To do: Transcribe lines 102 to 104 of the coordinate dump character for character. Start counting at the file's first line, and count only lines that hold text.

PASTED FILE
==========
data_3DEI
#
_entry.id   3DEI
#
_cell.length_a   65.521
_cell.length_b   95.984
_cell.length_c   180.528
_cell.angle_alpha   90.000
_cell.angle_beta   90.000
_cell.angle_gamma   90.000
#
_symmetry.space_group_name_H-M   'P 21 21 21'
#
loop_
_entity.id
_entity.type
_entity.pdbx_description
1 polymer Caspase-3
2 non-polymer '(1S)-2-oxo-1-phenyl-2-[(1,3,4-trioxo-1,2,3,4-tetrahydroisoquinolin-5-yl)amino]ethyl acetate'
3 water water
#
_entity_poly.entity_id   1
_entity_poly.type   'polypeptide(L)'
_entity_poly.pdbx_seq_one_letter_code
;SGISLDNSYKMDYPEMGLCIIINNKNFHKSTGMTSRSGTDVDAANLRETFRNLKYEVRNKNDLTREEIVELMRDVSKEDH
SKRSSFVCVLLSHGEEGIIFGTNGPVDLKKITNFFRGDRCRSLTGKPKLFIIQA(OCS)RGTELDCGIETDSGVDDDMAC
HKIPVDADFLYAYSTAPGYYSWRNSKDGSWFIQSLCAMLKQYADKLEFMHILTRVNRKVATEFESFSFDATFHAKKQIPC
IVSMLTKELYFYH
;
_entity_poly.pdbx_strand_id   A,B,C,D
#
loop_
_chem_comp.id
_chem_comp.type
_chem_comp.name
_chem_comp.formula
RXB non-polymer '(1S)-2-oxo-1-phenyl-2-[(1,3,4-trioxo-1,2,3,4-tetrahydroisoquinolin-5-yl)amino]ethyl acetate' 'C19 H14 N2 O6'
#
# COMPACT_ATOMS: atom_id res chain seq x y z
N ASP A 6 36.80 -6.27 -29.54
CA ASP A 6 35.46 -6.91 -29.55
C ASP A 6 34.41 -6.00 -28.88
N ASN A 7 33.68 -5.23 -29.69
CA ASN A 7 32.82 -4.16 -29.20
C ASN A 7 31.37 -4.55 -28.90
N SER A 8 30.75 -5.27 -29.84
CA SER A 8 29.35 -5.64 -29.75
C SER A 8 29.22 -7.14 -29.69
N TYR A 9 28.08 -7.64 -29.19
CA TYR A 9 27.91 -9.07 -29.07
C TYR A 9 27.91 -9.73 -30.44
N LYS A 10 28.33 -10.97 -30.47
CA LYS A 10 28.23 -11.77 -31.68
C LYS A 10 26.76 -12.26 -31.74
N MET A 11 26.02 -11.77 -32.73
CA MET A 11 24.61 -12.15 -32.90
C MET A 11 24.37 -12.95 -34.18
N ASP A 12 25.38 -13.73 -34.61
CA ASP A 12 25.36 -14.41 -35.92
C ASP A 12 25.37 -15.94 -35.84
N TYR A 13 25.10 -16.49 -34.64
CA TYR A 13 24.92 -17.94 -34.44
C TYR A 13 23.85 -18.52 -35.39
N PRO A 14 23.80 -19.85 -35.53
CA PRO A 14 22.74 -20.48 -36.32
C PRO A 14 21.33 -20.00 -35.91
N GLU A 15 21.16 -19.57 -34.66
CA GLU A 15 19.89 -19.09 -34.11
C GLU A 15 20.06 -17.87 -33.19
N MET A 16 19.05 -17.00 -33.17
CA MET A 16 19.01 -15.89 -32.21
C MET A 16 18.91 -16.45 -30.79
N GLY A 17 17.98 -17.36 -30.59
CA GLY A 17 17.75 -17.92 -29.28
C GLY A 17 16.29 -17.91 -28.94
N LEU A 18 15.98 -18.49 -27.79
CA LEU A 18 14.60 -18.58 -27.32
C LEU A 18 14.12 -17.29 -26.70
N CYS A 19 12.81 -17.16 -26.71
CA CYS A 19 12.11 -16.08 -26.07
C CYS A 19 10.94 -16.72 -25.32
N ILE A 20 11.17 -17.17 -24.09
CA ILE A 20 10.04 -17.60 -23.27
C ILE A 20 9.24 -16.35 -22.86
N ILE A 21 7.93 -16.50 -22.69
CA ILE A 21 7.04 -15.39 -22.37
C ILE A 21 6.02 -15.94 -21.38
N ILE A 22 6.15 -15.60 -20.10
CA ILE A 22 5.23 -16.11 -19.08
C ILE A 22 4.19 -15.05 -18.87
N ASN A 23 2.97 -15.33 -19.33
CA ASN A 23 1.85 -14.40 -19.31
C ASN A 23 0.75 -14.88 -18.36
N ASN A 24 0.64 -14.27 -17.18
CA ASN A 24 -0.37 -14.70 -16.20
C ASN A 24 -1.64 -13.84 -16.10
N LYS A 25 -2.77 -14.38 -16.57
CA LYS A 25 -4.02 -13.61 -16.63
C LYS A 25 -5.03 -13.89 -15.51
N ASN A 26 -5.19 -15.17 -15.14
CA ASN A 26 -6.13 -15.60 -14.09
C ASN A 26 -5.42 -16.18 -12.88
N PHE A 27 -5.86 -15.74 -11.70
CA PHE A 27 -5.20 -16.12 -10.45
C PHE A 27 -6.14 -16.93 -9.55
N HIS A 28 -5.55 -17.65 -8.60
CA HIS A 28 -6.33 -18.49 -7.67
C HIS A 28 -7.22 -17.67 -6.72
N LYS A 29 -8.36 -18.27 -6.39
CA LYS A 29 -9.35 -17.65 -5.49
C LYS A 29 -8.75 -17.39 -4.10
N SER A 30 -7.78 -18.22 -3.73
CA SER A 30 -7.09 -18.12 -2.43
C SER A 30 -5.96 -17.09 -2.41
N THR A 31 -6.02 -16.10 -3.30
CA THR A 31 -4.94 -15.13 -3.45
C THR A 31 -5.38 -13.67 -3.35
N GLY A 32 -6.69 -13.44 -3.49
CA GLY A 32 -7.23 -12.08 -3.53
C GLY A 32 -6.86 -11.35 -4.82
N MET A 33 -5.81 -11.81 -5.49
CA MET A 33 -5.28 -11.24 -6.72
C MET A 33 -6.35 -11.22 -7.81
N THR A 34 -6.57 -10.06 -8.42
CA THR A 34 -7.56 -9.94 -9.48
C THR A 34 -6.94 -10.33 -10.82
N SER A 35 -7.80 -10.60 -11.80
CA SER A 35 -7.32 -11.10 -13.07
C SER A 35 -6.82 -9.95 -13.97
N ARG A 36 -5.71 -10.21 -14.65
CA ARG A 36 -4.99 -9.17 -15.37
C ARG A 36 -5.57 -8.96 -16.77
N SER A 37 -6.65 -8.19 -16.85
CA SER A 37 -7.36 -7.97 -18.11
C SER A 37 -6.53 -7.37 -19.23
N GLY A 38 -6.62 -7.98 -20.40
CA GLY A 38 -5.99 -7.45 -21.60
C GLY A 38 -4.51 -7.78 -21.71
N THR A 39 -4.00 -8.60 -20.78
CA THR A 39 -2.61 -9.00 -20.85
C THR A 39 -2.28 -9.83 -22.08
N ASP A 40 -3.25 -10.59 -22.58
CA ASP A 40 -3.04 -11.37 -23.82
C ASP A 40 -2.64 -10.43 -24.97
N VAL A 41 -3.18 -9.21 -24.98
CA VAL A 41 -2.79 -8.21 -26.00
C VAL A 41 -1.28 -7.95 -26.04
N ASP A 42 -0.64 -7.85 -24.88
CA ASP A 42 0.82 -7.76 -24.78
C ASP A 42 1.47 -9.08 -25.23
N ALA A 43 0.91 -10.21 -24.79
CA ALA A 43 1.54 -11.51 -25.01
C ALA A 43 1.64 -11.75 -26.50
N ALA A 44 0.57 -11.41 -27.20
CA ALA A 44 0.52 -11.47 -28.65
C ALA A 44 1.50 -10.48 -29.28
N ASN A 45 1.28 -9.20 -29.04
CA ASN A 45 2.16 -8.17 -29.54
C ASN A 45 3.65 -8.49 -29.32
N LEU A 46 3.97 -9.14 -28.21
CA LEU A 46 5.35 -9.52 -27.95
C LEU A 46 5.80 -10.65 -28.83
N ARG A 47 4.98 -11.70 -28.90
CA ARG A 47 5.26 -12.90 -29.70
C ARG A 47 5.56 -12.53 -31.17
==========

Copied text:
C ASN A 26 -5.42 -16.18 -12.88
N PHE A 27 -5.86 -15.74 -11.70
CA PHE A 27 -5.20 -16.12 -10.45